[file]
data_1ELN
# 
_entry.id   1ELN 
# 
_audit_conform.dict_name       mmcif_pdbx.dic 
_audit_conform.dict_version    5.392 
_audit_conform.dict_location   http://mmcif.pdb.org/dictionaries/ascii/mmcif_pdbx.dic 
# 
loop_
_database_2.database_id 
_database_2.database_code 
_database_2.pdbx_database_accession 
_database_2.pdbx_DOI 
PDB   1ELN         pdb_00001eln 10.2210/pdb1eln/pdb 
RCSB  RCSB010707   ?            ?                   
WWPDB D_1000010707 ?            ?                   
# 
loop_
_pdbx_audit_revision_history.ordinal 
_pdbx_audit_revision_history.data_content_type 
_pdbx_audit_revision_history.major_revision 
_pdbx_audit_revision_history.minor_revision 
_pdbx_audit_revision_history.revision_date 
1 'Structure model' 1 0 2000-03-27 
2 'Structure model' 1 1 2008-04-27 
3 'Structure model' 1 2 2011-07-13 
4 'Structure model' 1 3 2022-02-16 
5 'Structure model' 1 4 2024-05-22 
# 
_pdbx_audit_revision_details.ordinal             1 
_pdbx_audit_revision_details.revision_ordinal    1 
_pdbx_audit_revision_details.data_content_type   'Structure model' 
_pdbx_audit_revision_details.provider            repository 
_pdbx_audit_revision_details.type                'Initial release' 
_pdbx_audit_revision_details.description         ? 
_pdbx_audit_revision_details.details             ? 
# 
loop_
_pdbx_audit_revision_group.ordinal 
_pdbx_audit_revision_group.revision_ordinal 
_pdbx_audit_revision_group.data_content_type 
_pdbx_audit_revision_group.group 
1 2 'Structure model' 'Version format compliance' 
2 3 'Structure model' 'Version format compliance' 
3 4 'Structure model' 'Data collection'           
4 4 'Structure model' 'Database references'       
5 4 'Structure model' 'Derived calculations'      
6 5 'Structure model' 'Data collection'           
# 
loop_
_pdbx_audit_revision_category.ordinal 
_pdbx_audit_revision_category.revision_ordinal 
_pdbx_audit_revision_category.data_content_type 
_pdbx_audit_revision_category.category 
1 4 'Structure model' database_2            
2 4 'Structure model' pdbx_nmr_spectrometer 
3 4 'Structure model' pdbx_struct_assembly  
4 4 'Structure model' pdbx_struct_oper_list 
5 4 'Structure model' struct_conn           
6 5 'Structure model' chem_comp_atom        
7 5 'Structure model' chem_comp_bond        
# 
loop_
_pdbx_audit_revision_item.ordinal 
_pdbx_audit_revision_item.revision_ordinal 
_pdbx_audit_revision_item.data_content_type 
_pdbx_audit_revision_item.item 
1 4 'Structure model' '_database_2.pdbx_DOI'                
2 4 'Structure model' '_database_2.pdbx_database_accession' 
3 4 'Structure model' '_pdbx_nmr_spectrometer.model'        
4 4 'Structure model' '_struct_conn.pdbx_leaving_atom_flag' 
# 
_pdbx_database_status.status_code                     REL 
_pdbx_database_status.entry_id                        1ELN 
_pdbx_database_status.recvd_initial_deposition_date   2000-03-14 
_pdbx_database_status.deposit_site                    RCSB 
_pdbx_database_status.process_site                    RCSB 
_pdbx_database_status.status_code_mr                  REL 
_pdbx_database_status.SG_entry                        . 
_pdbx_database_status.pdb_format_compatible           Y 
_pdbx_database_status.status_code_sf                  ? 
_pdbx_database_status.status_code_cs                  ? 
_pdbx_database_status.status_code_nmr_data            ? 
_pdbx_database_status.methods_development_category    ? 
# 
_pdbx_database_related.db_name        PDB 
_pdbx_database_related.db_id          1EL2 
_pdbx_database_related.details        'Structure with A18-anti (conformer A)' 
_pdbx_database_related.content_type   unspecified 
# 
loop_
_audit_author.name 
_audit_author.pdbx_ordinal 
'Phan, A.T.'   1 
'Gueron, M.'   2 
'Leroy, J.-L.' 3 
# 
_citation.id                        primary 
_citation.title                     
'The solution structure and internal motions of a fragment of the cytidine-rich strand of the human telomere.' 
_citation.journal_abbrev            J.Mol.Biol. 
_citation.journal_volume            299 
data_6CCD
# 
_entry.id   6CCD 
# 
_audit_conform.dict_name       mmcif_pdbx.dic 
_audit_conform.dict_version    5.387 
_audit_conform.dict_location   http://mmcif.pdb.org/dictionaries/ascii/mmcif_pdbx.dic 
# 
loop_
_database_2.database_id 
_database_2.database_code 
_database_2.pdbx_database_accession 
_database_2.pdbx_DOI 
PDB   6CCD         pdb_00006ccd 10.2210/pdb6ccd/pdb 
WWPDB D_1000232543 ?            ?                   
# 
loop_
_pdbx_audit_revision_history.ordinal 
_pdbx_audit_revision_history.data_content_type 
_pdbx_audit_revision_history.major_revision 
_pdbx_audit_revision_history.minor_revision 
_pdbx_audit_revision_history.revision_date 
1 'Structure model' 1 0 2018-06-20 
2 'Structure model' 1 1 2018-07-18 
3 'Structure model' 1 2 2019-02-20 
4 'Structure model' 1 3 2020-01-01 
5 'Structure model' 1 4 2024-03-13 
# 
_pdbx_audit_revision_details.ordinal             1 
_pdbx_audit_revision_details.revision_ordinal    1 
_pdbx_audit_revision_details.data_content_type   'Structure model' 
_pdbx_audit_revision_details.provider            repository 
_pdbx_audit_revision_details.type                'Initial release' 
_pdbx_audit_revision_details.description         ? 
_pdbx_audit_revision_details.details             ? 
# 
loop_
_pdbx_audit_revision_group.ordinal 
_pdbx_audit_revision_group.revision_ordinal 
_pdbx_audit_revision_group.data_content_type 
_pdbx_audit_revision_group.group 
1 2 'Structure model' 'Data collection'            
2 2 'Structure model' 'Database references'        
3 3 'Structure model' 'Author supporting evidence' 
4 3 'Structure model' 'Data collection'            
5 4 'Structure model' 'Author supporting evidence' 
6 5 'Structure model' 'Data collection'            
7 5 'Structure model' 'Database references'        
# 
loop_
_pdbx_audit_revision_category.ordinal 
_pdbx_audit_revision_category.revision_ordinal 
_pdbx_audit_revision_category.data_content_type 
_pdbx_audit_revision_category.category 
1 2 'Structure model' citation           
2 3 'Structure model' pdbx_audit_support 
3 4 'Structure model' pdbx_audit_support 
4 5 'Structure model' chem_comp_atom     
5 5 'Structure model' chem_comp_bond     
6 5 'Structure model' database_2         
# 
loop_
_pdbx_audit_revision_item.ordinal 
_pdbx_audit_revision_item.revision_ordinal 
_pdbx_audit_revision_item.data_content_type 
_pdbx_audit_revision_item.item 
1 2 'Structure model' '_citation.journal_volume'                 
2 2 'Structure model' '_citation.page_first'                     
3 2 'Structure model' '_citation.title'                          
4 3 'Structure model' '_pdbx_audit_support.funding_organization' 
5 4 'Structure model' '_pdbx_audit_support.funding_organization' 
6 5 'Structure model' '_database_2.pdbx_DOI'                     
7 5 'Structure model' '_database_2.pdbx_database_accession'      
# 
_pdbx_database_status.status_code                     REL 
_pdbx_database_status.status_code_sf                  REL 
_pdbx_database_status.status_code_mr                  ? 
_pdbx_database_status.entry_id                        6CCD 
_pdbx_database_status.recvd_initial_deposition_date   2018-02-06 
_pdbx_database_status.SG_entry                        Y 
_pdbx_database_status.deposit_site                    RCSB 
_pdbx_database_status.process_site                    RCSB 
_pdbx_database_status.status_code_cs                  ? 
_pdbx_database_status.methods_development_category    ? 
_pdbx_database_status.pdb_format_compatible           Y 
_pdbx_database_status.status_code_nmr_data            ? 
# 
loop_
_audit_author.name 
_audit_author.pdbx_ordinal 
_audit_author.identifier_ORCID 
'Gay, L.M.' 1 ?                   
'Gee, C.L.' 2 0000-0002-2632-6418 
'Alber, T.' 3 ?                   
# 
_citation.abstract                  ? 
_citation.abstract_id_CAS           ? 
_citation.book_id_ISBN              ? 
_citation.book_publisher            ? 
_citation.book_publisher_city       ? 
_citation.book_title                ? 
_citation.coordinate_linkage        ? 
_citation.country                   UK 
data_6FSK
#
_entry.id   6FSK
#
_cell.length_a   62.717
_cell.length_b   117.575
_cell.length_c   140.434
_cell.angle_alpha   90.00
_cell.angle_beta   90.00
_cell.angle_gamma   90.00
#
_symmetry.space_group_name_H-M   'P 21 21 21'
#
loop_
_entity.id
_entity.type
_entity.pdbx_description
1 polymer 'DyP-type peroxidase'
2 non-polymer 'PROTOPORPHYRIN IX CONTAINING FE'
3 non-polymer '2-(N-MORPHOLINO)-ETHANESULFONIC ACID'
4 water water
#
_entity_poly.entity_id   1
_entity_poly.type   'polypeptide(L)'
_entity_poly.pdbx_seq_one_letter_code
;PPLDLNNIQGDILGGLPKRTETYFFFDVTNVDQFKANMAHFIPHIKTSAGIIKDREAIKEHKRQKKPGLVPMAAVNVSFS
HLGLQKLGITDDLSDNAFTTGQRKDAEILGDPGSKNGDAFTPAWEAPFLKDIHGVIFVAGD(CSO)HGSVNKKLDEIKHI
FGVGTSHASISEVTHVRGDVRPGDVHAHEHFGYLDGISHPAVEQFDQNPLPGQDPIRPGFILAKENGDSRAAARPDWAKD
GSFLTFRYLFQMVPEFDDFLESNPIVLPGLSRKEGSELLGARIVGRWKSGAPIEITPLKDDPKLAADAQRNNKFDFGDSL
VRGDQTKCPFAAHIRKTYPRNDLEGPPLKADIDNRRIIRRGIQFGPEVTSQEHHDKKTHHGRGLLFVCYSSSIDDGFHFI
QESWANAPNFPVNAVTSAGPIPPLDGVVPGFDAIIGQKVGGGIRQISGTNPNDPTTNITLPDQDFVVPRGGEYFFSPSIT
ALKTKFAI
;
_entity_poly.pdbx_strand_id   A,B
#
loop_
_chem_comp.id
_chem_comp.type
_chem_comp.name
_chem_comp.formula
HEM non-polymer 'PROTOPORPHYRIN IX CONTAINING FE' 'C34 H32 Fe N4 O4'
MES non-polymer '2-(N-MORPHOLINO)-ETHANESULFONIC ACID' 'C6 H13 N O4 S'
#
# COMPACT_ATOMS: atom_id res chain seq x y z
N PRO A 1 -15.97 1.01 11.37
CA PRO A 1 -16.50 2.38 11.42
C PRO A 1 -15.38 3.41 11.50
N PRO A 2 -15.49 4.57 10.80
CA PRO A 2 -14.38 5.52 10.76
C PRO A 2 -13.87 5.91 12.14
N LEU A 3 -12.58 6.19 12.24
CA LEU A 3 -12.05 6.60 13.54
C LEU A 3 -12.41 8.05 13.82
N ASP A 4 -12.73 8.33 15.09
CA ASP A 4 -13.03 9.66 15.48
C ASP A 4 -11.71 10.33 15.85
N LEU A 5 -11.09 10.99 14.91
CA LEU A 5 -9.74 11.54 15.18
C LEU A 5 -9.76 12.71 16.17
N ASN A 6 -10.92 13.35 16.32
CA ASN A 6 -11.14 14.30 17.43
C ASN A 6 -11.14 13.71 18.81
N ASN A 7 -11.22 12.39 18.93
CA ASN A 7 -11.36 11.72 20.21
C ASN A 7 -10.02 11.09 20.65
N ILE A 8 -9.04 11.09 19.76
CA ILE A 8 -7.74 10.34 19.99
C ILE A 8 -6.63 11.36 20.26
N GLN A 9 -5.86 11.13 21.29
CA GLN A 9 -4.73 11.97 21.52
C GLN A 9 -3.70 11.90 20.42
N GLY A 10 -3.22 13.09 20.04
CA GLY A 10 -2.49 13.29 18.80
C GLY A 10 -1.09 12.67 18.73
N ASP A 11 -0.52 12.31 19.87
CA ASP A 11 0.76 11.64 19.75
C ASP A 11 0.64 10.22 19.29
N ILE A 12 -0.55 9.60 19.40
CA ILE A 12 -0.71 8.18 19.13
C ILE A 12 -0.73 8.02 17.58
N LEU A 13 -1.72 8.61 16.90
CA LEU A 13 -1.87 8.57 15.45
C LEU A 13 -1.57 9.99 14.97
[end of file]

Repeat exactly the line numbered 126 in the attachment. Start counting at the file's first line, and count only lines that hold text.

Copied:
2 'Structure model' 1 1 2018-07-18 